It’s late at night. You realize your essay, which can impact your grade, is due first thing in the morning. Does this sound familiar?
Every student has left their essay drafts or assignments on the back burner. Learning how to write efficiently under pressure is a crucial component of academic success. Here’s how to finish your essay in a time crunch.
Budget your time
Identify how much time you have before your essay is due. Then, evaluate your strengths and weaknesses of writing. Are you struggling to write a thesis or body paragraphs? Since academic writing is an individualized process, consider how long you plan to finish each portion of your draft.
Avoiding distractions and working in a quiet environment will boost your focus. Dedicate the remaining time to purely finishing your essay prompt, rather than searching the Internet and contacting friends.
Review the Rubric and Instructions
Before you write, check your teacher’s instructions. Which format should you use to cite evidence? Is there a page limit?
Looking through the instructions (and possibly the class syllabus) will help you understand the grading process and avoid mistakes. Nobody wants to lose points for silly reasons.
Your rubric reflects the teacher’s expectations when grading essays. When students are pressured to finish an essay on time, they tend to skip over it. Instead, consider how the rubric elements can tie into your writing process. Mark all the boxes!
Make a Draft Outline
Depending on its topic, an essay may require specific sources or a broad variety of evidence. Based on your class discussions and notes, begin writing your claims. Pair them with evidence before writing the thesis, which will save time in the revising process. Make sure that your outline is concise and directly answers the prompt.
Once you complete the “skeleton” of the essay, you will become increasingly familiar with its content. It’s recommended to work on your body paragraphs or thesis after this step. You can always adjust your outline as necessary!
Consider Context and Evidence
A brief background or context regarding the prompt helps your reader understand your essay’s contents. If you believe that contextualizing evidence would support your essay, then consider including it in the introduction. This way, you can demonstrate your knowledge while connecting it to your thesis. This provides another layer of complexity and organization in the draft.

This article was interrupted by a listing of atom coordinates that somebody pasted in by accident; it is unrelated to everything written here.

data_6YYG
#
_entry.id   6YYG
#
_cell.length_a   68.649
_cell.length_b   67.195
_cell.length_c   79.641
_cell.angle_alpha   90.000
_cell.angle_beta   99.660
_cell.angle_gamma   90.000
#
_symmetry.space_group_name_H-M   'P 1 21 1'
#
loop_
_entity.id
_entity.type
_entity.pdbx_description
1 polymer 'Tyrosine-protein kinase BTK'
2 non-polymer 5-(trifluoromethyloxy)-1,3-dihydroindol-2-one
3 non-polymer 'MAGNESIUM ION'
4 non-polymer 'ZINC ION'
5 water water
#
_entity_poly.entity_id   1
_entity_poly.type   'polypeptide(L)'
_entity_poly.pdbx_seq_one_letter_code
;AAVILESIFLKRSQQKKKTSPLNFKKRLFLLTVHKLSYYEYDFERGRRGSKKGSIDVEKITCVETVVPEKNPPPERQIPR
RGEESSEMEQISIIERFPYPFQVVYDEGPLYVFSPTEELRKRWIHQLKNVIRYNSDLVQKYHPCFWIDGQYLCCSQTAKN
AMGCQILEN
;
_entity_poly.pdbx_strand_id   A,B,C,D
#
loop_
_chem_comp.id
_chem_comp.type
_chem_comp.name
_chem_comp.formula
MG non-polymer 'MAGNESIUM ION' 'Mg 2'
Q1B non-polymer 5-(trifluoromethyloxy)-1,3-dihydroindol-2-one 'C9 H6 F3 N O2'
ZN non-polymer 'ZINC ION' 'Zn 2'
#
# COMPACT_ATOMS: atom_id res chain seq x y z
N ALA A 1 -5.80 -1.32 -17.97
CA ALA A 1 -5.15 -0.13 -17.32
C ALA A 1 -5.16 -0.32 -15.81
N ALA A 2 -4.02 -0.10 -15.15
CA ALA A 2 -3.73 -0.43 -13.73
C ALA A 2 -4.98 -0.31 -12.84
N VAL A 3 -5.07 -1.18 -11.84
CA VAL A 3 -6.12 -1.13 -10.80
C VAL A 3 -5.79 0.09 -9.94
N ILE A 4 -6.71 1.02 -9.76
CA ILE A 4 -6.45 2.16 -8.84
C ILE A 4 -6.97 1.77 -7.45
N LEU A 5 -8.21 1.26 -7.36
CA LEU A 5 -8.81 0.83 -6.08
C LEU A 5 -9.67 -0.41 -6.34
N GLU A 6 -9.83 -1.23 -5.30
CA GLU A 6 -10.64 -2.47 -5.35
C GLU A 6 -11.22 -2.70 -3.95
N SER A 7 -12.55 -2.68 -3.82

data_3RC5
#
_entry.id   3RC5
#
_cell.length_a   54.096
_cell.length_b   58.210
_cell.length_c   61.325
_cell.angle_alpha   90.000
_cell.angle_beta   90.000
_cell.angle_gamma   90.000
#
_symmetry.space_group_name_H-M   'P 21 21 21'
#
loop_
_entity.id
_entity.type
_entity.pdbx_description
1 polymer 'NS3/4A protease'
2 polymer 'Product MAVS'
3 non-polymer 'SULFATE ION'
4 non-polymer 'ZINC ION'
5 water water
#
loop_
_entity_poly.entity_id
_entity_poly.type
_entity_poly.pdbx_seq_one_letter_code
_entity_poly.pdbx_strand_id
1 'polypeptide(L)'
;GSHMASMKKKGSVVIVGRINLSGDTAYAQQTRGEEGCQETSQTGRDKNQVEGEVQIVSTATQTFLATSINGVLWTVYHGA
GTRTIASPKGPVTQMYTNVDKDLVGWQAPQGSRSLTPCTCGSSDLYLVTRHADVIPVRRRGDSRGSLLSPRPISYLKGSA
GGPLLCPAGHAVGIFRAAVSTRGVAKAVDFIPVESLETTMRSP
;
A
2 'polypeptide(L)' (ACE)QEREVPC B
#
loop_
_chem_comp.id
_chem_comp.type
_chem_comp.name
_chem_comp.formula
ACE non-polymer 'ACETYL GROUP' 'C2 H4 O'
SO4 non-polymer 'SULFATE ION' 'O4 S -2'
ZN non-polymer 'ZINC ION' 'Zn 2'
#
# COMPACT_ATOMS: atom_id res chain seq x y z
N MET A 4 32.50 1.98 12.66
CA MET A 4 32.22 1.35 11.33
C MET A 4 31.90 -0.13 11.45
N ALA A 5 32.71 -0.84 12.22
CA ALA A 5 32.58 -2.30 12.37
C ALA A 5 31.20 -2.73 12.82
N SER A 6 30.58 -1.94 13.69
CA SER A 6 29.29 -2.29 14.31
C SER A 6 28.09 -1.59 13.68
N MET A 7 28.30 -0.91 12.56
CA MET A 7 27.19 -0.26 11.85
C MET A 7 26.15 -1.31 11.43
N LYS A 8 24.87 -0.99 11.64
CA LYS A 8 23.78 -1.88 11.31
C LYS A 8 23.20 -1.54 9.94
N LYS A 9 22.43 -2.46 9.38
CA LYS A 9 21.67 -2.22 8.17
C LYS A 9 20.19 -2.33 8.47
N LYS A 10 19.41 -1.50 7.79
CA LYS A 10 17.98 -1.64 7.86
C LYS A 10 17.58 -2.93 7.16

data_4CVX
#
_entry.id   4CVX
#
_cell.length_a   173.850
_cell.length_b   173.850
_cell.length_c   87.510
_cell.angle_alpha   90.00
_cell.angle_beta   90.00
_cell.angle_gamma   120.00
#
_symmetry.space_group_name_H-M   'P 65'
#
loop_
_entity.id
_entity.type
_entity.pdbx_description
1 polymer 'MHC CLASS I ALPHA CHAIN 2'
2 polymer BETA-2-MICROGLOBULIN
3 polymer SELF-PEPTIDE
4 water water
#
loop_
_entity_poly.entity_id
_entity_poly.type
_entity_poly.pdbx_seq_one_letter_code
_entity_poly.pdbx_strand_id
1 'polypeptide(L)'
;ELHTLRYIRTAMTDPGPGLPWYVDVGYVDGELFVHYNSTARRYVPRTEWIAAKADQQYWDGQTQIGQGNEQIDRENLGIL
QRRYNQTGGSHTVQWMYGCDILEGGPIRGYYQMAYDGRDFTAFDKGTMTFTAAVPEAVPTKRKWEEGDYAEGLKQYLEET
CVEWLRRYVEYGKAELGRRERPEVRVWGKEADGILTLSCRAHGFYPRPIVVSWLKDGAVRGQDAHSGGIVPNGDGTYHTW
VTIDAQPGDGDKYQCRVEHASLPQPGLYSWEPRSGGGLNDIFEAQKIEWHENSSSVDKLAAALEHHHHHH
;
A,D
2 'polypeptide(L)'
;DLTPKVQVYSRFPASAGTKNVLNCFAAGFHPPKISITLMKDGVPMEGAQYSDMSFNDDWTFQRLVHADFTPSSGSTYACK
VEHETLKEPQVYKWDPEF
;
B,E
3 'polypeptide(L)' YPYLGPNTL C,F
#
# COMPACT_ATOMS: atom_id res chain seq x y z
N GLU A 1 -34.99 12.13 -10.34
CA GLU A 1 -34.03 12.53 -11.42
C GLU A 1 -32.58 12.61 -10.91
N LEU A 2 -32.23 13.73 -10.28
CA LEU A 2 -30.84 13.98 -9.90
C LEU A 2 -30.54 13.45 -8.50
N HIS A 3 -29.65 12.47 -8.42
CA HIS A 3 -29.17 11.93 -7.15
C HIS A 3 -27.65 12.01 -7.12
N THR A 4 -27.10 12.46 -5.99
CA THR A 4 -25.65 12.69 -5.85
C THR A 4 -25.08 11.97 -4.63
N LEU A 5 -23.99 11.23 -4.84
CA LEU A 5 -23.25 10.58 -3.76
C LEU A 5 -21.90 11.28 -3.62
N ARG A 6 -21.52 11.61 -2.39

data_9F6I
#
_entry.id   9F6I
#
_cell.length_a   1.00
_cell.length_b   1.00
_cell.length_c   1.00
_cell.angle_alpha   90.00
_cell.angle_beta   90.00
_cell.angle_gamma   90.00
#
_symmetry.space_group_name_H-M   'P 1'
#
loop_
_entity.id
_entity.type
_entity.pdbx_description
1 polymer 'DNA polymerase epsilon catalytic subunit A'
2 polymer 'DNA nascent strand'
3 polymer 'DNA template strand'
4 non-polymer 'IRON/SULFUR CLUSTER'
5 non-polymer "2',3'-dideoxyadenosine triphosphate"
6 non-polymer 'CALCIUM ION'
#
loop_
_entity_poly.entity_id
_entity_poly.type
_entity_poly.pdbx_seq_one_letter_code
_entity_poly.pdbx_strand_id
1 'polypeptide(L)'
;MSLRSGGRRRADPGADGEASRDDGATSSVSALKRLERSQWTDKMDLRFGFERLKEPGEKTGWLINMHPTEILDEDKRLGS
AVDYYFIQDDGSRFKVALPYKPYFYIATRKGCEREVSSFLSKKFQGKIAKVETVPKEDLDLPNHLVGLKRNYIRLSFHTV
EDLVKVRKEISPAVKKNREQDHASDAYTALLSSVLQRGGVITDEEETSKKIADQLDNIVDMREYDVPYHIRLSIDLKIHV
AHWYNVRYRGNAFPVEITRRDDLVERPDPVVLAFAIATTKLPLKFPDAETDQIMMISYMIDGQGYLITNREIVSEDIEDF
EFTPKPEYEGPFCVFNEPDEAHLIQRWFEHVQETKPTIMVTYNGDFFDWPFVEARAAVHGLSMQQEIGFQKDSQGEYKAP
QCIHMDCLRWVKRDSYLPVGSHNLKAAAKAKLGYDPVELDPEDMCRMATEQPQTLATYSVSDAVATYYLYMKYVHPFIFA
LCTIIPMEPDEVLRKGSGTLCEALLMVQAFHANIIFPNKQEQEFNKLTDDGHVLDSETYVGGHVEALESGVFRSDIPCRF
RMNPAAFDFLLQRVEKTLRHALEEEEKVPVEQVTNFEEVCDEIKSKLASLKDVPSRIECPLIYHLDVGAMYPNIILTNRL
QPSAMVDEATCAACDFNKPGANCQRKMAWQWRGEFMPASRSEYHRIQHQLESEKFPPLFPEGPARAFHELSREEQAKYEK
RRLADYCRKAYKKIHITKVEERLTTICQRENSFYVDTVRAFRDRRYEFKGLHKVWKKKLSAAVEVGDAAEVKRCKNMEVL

Some students prefer to list their evidence sources in the draft outline. If you prefer to list evidence apart from the outline, this is alright! However, make sure that you connect evidence with your claims and thesis, or else you could miss rubric points.
Write Your Body Paragraphs
Finalize your claims and form them into paragraphs. The first claim that you plan to expand on varies based on your instructions and thesis. Referring to your evidence and rubric helps you finish structuring the essay and begin writing.
If you are struggling to use terminology or connect evidence to your thesis, continue writing and leave these spaces blank. Once you are finished, review the evidence and fill in the missing excerpts. This will limit the writer’s block you experience, while allowing you to finish your paragraphs within the budgeted time.
When choosing your evidence, make sure that you have credible sources. Cite them in a format your teacher requires. It is understandable that you may struggle to find evidence in a time crunch. Looking through your class resources/agenda slides is good preparation.
Save the citations for the end of the essay, if your teacher requires them. However, be sure to remember where your evidence comes from before writing the conclusion and bibliography. Organization is key.
Revise and Check for Errors
After you finish the rough draft of your essay, look for grammatical errors, awkward sentences, accidental plagiarism, and typos. Resources, such as spell check, that can aid you in this process. After you have finished this technical revision, make sure that your essay follows your outline and satisfies all portions of the rubric.
Are your claims, evidence, and thesis connected? Is your perspective and draft well-rounded? These essential questions can guide you while revising.
Acknowledge the Time Crunch Limitations
Depending on how limited your writing time is, you could miss some parts of your essay draft or skip the revision process. Essays that are rushed will not be perfect. Try talking to your teacher for additional writing time and accommodations.
If not, then reflect on how you can prepare better in the future. If there are any parts of the writing process you struggled with, try writing practice essay drafts. It can make future essays easier to tackle.
While writing essays under time constraints is challenging, it also serves as an opportunity to reflect on your skills. With proper dedication and time management, you can strengthen your ability to write an essay and meet the teacher's instructions. Writing is a process that can always be improved on. Good luck!